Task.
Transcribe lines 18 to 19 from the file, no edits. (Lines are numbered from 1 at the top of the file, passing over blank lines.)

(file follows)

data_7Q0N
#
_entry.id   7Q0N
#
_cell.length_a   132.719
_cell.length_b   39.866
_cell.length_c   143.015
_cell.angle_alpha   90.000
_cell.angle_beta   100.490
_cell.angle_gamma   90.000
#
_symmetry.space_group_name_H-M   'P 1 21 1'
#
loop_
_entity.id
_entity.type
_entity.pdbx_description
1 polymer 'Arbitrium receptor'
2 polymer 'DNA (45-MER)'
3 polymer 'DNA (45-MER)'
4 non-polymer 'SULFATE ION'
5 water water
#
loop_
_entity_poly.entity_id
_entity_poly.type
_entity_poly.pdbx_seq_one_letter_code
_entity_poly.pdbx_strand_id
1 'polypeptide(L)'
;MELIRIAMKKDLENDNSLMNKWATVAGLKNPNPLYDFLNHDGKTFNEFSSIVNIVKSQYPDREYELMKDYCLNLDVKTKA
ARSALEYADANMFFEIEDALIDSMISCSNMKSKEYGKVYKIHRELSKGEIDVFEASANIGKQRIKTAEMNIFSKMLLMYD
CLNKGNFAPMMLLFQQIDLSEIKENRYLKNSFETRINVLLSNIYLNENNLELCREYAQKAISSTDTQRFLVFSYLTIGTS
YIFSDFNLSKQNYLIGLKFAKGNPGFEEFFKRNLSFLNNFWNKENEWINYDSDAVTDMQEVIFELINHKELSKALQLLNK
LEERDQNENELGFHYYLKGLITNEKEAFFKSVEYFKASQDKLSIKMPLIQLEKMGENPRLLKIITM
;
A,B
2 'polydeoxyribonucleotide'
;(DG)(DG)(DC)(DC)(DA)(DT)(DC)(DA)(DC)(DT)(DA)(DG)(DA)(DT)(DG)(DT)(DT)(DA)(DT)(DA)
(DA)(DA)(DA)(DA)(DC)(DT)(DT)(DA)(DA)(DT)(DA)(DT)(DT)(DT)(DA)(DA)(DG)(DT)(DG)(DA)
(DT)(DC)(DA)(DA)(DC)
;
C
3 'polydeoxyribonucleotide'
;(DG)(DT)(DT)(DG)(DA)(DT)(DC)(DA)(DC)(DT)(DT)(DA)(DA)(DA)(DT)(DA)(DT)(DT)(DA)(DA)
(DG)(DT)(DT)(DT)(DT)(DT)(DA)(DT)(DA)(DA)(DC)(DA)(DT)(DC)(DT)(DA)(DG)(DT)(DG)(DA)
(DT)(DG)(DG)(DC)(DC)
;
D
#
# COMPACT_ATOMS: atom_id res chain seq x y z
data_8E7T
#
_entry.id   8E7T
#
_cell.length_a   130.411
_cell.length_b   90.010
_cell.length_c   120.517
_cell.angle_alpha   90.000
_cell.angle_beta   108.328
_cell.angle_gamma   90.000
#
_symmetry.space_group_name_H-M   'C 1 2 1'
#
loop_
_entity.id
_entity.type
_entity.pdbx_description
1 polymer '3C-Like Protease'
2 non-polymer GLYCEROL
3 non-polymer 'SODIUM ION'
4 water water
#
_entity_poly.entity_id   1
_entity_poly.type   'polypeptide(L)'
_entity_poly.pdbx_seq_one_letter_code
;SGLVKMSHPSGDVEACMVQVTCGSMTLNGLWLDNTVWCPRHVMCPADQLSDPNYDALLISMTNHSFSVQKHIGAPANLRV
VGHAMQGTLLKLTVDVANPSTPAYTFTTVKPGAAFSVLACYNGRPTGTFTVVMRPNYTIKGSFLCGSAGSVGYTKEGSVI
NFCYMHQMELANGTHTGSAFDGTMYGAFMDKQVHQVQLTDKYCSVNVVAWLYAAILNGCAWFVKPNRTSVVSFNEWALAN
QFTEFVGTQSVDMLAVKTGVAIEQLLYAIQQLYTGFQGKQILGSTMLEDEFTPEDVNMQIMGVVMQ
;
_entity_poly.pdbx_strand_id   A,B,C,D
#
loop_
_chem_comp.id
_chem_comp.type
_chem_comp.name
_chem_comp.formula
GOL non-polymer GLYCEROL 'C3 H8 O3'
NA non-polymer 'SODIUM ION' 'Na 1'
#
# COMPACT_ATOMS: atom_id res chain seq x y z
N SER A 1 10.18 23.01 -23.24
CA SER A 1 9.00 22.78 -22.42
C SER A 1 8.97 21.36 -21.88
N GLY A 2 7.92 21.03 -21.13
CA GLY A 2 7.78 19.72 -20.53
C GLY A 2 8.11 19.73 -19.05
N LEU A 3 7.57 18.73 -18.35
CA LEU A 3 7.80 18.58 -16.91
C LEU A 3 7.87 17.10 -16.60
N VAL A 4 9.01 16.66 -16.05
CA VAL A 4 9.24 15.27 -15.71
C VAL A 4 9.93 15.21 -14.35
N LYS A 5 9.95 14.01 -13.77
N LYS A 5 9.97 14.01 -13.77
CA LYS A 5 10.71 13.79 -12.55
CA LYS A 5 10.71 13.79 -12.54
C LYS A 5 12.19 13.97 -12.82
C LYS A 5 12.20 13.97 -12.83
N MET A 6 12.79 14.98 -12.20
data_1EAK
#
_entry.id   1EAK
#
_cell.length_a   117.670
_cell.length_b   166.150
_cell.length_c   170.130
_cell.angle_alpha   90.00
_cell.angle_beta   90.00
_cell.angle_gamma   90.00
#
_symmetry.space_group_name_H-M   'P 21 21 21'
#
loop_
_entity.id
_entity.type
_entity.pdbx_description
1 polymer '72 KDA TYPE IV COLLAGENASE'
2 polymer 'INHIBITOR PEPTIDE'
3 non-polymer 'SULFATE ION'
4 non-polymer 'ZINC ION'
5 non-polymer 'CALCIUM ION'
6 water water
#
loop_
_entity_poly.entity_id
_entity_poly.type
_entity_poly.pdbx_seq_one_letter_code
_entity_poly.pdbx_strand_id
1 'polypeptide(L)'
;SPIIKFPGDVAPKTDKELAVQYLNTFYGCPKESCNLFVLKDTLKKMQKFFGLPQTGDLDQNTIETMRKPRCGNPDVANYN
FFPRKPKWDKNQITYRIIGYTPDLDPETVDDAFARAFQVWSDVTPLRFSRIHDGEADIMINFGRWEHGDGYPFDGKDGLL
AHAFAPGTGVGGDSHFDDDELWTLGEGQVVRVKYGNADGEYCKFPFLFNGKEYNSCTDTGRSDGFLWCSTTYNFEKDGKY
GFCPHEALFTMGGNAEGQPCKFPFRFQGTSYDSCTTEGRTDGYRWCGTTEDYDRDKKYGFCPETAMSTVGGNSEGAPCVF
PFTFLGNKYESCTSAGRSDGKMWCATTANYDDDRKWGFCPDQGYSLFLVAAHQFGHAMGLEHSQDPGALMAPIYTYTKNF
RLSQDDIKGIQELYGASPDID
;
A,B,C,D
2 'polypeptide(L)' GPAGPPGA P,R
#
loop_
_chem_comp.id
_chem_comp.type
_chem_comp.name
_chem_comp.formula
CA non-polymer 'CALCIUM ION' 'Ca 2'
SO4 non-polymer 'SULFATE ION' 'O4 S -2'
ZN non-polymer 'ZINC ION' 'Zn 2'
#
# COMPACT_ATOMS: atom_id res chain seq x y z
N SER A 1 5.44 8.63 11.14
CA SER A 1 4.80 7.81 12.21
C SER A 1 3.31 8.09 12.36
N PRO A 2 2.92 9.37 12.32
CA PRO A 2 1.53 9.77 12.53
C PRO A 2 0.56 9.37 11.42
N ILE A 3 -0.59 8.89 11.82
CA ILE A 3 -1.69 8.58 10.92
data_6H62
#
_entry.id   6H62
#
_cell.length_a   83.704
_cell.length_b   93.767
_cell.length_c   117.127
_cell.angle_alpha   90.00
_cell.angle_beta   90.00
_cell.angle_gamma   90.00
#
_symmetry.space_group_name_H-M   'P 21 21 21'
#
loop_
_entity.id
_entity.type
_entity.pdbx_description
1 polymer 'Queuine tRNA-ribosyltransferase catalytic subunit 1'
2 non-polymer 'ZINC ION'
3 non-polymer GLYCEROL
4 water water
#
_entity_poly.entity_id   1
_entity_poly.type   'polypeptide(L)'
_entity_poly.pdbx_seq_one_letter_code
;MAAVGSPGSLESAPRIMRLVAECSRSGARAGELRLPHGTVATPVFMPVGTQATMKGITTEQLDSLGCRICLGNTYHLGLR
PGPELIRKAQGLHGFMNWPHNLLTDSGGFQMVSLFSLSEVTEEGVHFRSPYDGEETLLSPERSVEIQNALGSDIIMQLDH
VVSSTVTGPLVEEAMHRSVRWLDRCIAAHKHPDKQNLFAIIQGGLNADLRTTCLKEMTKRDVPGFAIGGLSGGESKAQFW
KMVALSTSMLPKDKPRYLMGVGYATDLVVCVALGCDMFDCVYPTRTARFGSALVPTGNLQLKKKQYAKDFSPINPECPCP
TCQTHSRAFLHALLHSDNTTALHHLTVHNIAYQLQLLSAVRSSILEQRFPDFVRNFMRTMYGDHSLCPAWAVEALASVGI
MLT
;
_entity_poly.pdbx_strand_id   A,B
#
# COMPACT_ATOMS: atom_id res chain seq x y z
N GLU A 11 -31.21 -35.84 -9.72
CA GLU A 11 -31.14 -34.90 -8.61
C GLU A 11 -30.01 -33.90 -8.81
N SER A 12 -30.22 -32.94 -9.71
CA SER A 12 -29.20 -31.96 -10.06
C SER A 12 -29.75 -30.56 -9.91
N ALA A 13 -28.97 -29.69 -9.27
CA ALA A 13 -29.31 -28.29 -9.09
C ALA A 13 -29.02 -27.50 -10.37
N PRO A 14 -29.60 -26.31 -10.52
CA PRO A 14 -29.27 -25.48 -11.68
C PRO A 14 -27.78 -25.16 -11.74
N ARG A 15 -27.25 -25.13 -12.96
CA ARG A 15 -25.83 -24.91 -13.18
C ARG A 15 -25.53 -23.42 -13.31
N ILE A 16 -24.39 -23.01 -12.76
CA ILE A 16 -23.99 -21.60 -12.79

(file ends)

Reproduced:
1 polymer 'Arbitrium receptor'
2 polymer 'DNA (45-MER)'